If you’re the sort of GM (and hopefully you are) who wants players to remember their adventures, to think of them often with a fond laugh, a wry smile, or even a bitter grimace, then you may want to consider adding some better quest rewards. Nobody really remembers which part of the frost giant adventure they got their +2 frost axe from, or which level of the Abyss they found that Helm of Teleportation–indeed, in my games these are considered onerous bookkeeping activities.
The solution is to give your players rewards that are inherently tied to each adventure. Unfortunately, no one wants to bother with named magic items, because “I attack it with the sword of Dead King Jorgrim the Unyielding Warrior that we got from the Necropolis of Demondread with a +14 modifier including the magic bonus” is far too much of a mouthful. Instead, it has to be a reward that stands outside the basic rules, so that there’s no need to boil the reward down to a number. On the other hand, adding capabilities and power to the players runs the severe risk of unbalancing the game. The solution is to make the quest rewards a one-time-use proposition; after being expended, the reward is gone forever.
For a long time, I’ve given out one or two action points and (with the advent of the Advanced Players’ Guide) hero points at the end of adventures or for doing heroic deeds. These work, in that players feel personally rewarded for going beyond the call of duty or for playing with panache. However, given a little time the memory of how someone got those 5 action points fades, leaving us with the mere numerical bonuses. It became a little boring.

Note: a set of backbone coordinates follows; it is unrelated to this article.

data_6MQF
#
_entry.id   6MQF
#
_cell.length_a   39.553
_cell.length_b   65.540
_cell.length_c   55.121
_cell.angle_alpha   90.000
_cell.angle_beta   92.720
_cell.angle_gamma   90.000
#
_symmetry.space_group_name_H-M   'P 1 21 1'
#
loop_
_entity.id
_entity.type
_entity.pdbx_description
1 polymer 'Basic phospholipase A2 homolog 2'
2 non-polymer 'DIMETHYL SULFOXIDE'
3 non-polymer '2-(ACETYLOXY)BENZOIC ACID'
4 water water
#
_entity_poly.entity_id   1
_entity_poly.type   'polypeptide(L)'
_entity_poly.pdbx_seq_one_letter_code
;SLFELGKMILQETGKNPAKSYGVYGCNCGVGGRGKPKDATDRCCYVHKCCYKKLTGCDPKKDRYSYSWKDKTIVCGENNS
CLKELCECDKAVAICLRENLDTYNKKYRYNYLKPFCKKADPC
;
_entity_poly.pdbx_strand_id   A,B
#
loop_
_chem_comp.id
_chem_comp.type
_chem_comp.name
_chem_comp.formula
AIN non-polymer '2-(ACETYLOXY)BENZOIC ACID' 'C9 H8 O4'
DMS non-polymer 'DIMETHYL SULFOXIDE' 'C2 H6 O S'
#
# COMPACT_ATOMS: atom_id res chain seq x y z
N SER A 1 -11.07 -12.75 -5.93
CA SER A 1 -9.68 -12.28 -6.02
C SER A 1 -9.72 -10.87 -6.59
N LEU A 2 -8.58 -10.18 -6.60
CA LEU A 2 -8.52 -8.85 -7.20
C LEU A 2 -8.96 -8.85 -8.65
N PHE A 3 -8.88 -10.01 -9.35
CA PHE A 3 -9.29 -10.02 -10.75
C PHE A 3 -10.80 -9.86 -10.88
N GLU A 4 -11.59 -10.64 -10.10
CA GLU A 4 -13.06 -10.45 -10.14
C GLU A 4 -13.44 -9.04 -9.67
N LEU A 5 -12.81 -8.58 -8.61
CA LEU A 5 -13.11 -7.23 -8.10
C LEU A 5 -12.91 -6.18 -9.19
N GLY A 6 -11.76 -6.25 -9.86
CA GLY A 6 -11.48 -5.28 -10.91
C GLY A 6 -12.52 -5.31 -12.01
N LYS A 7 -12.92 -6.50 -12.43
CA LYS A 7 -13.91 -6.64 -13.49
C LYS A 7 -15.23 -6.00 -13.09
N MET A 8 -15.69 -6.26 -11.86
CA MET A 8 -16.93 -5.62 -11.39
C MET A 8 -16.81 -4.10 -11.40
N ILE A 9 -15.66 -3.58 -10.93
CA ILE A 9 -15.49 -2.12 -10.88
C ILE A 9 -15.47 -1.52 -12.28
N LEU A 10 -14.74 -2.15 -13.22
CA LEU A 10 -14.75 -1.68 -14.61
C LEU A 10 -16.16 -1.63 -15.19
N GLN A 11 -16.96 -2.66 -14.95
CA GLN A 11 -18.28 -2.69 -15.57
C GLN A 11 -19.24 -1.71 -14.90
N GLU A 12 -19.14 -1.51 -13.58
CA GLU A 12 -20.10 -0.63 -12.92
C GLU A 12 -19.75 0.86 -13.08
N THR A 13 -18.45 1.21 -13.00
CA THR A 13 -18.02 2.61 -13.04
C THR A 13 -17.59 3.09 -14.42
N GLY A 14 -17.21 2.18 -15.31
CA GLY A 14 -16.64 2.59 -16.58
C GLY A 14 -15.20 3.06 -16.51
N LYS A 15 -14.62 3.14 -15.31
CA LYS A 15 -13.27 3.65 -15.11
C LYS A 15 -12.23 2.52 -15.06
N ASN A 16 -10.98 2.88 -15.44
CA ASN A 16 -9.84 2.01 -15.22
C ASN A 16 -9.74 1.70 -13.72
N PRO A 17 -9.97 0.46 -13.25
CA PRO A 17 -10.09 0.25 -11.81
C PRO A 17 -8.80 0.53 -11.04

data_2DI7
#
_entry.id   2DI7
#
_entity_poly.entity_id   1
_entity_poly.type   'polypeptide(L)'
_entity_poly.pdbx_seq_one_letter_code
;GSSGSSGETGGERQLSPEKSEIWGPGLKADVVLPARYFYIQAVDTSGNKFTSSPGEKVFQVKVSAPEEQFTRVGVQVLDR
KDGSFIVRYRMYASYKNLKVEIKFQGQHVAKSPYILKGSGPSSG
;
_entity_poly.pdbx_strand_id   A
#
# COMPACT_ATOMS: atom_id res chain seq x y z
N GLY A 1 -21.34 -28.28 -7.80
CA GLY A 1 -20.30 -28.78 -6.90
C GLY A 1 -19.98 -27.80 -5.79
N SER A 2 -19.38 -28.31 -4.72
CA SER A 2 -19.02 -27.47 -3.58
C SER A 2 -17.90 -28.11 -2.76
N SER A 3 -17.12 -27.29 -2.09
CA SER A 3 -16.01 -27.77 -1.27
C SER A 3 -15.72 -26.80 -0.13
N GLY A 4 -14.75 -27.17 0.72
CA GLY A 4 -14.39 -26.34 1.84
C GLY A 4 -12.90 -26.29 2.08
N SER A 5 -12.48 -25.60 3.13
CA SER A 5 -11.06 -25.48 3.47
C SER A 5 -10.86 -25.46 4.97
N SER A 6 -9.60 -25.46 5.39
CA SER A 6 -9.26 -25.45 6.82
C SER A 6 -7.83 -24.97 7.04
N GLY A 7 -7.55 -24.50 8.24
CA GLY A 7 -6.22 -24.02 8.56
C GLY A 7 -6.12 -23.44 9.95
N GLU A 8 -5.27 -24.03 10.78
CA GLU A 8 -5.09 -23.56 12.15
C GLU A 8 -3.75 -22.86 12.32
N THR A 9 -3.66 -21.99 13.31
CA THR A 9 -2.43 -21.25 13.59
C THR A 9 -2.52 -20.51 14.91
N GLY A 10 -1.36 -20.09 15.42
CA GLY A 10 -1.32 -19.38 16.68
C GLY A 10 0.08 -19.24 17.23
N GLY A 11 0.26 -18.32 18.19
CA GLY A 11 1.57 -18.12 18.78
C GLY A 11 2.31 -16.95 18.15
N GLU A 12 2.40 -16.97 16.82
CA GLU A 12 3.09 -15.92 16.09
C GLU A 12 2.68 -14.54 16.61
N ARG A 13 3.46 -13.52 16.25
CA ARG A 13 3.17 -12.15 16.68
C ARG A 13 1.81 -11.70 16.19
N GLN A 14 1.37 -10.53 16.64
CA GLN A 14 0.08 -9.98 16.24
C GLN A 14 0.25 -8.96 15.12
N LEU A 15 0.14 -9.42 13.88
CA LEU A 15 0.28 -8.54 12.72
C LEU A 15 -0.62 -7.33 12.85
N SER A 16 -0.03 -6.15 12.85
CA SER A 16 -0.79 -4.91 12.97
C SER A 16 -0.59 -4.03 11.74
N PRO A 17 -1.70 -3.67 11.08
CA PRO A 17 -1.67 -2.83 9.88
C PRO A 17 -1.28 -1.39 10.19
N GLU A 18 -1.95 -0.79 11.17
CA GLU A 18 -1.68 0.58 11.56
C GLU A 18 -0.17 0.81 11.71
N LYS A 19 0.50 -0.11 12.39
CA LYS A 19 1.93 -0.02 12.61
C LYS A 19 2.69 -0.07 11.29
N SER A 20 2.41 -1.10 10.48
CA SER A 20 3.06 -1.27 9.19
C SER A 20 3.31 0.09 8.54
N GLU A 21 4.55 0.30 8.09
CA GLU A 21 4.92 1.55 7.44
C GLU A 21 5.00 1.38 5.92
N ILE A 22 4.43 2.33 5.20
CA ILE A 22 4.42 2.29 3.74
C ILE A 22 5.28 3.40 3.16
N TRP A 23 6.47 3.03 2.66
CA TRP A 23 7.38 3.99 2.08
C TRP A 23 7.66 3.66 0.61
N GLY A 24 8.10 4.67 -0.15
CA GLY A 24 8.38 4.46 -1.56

Thus, we have quest reward power cards. These are one-use cards with unique powers and abilities on them, each themed on some part of the completed adventure. But don’t let the players throw them away once used! There may be mysterious methods of re-activating the cards for a second round–such as the expenditure of action/hero points.
I simply take a couple of index cards, cut them in half, and write the power on the lined side. On the back of the card, write the name of the completed adventure–I add a little illustration of what the power does, because I like to place the cards face down on the table at the end of the adventure and let the players each choose one based on the illustration. If you design highly tailored cards, such as spellcasting-related cards that could be drawn by a fighter type, either allow the players to trade cards or dispense with the face down idea.
It’s best to design cards without too much power, even if they are one-use. Best of all are cards that refresh power or abilities in some way, because these unbalance the game the least while giving players an enormous satisfaction.
These cards have revolutionized the game I’ve tested them in– the players are more involved, more interested, and remember the story much better than before.
Let me know what you think!
Max Porter Zasada